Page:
Gov. Gavin Newsom on Friday appealed to a group of Native American tribes to reconsider plans to reopen their casinos in the coming days, warning that the coronavirus pandemic poses a continuing threat to public health.
Although many tribal casinos that closed in March because of the virus remain closed at least through the end of this month, three casinos in San Diego County have notified customers that they are reopening in the next week.
The Viejas Casino & Resort is scheduled to open Monday, the Sycuan Casino Resort is set to open its doors on May 20 and Valley View Casino will welcome customers starting May 22, according to messages on their websites.
In a letter to tribal leaders, Newsom reminded them that more than 75,000 Californians have tested positive for COVID-19 in 54 of the state’s 58 counties and the numbers are increasing.
“I understand that some tribal governments are planning on reopening casinos on their lands,” Newsom wrote. “This deeply concerns me, and I urge tribal governments to reconsider and instead make those determinations based on how they align with the current local public health conditions and the statewide stage of reopening.”
The governor said he understands that partial reopening of casinos is crucial to tribes raising government revenue to take care of their communities.
“However, I cannot stress enough that the risk of COVID-19 transmission remains a serious threat for all Californians,” Newsom wrote, adding the state health officer has not authorized entertainment businesses that draw large crowds to operate.
A spokesman for the Viejas casino declined to comment.
Casino General Manager James Wild said in a posting to customers on the casino’s website that the business is taking precautions. All guests and employees will be required to wear face masks and abide by physical distancing inside and undergo a noncontact temporal scan before entry.
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“We are certainly excited to welcome you back, and upon your return you will notice multiple safety measures implemented to ensure your well-being,” Wild wrote.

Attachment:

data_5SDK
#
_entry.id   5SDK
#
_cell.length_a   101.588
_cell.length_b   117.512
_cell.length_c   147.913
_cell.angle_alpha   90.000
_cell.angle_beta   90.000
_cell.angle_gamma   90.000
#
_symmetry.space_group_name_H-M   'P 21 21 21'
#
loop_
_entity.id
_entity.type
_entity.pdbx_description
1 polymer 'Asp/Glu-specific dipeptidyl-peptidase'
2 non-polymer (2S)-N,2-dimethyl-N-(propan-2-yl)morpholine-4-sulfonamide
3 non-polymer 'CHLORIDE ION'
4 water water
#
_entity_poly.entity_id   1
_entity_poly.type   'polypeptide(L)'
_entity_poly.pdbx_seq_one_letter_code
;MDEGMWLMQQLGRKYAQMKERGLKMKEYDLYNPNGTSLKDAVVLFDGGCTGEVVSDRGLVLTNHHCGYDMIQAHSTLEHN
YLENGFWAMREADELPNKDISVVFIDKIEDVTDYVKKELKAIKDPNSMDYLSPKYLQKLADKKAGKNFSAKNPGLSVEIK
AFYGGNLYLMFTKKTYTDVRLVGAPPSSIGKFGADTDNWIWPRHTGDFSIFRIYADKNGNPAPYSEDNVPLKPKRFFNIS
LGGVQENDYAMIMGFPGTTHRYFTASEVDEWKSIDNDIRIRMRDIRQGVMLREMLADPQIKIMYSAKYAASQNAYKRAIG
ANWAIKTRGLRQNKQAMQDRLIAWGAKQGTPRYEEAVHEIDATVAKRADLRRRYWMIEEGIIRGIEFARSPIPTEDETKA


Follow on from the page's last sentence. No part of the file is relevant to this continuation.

The Sycuan Casino plans to reopen its property in phases, with every other slot machine turned off for a safer distance between players. Table games will be limited to a max of three players per table.
“Over the past several weeks, we have made extensive changes at our property and implemented an aggressive health and sanitation program to ensure we are doing everything we can to protect our guests and team members for our reopening,” Cody J. Martinez, chairman of the Sycuan Band of the Kumeyaay Nation, said in a website message.
Another tribal manager declined to address the details of conversations with the governor.
“Sycuan has had and continues to have a positive relationship with the governor, and this pandemic is no exception,” said Chief Administrative Officer Adam Day in a written response to The Times. “And we always maintain the confidentiality of those government-to-government conversations, and this pandemic is no exception.”
A representative of the Valley View casino was not immediately available to comment on the governor’s letter.
The casino’s website noted the facility has been closed for eight weeks and said those visiting next week will be required to wear face masks. “The safety of our guests, our team members and our local community remain our highest priority,” the message said.
Federal law provides tribes that operate casinos with sovereignty that limits the ability of the state to dictate how they operate on Indian land.
Newsom’s letter referred to that issue in urging cooperation.
“I am not asking that tribal governments receive authorization from the state or local governments prior to moving forward with reopening or suggesting that tribal casinos remain closed indefinitely,” he wrote. “However, in the spirit of sovereign-to-sovereign engagement I respectfully request that until a surrounding or neighboring local jurisdiction has legally progressed into Stage 3, your tribal casinos remain closed.”
Casinos in other parts of the state may open in the next few weeks as tribes say they are facing financial hardships.
“For tribes, their gaming facilities are essential businesses, as they represent the only means of government revenues for healthcare, public safety, education and more,” said Jacob Mejia, a spokesman for the Tribal Alliance of Sovereign Indian Nations, which represents several Inland Empire casinos. “They are extensions of tribal government, not corporate entities driven by stock prices. It will be up to individual tribal governments to determine the appropriate time and controls under which to reopen.”